Practicing self-awareness can also allow you to identify your inner critic, which can be a powerful, overwhelming voice that short-circuits learning and inhibits teamwork. In software development, you’re bound to make a code mistake or be faced with a challenge you can’t figure out on your own, but hiding out while you try, unsuccessfully, to solve the puzzle will only stress you out and slow the project down. When you understand your inner critic, though, you can recognize when you’re in “fear” mode and work on strategies to help you break out of those unproductive moments.
As Jason Guzik, a recent graduate of Dev Bootcamp, explains, “During my first couple of days at Dev Bootcamp, I didn’t want to appear to be the dumbest person in the room. So, I didn’t ask questions. When I [eventually] faced my fear of seeming ‘dumb’ and started asking questions, I found there wasn’t a single person who didn’t want to help me. Now when I see someone struggling, I will reciprocate and help them because I know what it felt like to be that state of mind and I don’t want anyone to feel that way.”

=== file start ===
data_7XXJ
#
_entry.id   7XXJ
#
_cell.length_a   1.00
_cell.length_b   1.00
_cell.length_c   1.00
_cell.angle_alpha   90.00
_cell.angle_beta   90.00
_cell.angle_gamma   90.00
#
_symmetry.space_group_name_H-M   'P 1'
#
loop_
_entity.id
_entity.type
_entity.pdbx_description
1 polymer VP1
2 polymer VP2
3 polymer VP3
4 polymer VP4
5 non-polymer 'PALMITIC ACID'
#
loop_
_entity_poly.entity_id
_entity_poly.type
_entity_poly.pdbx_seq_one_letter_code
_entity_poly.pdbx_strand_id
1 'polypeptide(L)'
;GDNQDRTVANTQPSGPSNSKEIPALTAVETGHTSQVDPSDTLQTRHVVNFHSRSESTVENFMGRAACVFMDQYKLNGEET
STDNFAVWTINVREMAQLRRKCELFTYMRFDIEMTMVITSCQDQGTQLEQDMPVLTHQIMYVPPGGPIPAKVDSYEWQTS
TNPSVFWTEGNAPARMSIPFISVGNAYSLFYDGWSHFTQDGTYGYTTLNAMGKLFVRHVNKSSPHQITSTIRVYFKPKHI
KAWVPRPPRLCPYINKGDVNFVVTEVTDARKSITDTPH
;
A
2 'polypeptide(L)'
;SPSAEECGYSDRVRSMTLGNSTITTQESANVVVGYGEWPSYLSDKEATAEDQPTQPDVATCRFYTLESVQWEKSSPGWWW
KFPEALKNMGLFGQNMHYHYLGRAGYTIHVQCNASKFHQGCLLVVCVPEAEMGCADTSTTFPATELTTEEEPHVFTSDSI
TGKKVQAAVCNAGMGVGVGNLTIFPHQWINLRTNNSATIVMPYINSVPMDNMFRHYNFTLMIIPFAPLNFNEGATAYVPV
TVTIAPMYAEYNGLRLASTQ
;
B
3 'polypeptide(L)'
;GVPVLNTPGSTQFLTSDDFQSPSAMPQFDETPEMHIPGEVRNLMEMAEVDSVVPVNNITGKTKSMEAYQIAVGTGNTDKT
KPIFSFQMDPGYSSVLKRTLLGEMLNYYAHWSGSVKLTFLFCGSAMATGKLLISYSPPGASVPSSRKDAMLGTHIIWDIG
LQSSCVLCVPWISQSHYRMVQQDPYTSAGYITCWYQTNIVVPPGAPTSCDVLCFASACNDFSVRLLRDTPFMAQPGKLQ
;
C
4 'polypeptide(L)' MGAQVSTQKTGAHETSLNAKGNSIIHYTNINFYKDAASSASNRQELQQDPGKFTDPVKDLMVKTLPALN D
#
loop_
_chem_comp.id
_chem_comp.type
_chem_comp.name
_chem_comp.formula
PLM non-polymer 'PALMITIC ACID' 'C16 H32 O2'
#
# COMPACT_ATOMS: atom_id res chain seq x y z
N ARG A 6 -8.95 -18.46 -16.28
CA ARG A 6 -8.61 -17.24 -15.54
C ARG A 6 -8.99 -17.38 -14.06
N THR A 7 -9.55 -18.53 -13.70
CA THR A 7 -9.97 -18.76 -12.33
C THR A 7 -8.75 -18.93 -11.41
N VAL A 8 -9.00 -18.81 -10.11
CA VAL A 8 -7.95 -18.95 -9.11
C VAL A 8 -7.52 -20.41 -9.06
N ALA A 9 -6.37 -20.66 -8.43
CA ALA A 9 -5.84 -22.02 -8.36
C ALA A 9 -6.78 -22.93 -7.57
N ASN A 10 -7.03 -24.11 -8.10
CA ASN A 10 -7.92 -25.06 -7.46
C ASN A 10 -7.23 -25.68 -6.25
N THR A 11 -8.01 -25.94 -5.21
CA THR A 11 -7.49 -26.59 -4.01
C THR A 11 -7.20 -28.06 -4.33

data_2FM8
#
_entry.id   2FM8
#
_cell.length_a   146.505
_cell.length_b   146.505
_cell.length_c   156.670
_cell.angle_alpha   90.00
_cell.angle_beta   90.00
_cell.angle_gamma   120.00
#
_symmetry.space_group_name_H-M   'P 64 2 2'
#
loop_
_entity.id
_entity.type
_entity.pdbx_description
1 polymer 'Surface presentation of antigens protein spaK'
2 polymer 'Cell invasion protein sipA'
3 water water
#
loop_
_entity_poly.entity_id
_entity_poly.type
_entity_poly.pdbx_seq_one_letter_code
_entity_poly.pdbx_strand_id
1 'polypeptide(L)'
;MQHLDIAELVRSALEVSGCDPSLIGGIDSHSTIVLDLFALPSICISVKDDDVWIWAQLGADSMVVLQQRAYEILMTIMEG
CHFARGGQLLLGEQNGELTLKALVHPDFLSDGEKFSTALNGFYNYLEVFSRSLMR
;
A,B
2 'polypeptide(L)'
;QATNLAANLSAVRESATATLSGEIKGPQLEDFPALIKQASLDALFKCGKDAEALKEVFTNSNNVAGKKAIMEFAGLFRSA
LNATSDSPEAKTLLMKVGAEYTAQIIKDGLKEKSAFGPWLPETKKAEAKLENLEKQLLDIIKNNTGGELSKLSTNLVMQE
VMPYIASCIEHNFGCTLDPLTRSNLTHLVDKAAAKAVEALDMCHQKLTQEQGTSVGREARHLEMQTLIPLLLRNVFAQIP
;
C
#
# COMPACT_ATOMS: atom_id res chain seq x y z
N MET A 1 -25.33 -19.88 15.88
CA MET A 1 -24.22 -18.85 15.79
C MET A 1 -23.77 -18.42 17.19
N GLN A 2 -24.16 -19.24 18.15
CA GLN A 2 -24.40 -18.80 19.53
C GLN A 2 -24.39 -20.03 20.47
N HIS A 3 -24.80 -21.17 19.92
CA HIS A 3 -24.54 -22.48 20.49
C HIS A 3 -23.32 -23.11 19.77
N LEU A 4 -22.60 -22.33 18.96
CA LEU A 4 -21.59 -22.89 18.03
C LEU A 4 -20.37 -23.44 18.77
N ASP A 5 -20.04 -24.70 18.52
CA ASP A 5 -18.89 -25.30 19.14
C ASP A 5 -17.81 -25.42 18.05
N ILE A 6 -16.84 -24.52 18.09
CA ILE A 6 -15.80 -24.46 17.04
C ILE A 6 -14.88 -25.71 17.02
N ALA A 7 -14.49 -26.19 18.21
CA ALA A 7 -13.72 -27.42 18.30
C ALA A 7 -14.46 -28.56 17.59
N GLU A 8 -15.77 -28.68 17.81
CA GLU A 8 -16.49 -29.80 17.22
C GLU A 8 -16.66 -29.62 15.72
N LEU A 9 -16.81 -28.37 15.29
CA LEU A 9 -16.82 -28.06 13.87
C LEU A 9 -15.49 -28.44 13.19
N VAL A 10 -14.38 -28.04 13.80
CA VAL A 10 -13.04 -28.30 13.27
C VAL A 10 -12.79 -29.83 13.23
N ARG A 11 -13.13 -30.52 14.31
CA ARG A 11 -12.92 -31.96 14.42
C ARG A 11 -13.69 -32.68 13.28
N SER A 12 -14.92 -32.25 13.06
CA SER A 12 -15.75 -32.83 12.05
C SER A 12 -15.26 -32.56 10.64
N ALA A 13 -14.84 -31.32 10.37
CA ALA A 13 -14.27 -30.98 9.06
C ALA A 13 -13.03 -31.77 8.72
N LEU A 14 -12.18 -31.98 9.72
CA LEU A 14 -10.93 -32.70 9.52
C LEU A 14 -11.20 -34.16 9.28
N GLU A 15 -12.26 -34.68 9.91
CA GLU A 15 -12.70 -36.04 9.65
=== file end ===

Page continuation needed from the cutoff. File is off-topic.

2. Learn How to Give and Receive Feedback
When programmers write code, they collect feedback, make adjustments, test it, and write more code. They’re always in an iterative process, which allows them to be agile as they create software.
Think about applying this same methodology to how you work interpersonally. Yes, integrating real-time feedback is difficult—it’s easy to take criticism personally, beat yourself up about it, attack the giver, or dismiss it entirely. But instead of falling into these common traps, try to consider feedback, positive or negative, as a gift. (Here’s some advice on how.) When you integrate feedback, from both machines and humans, in a way that neutralizes defensive behavior and emphasizes value creation, you and your team can be much more effective.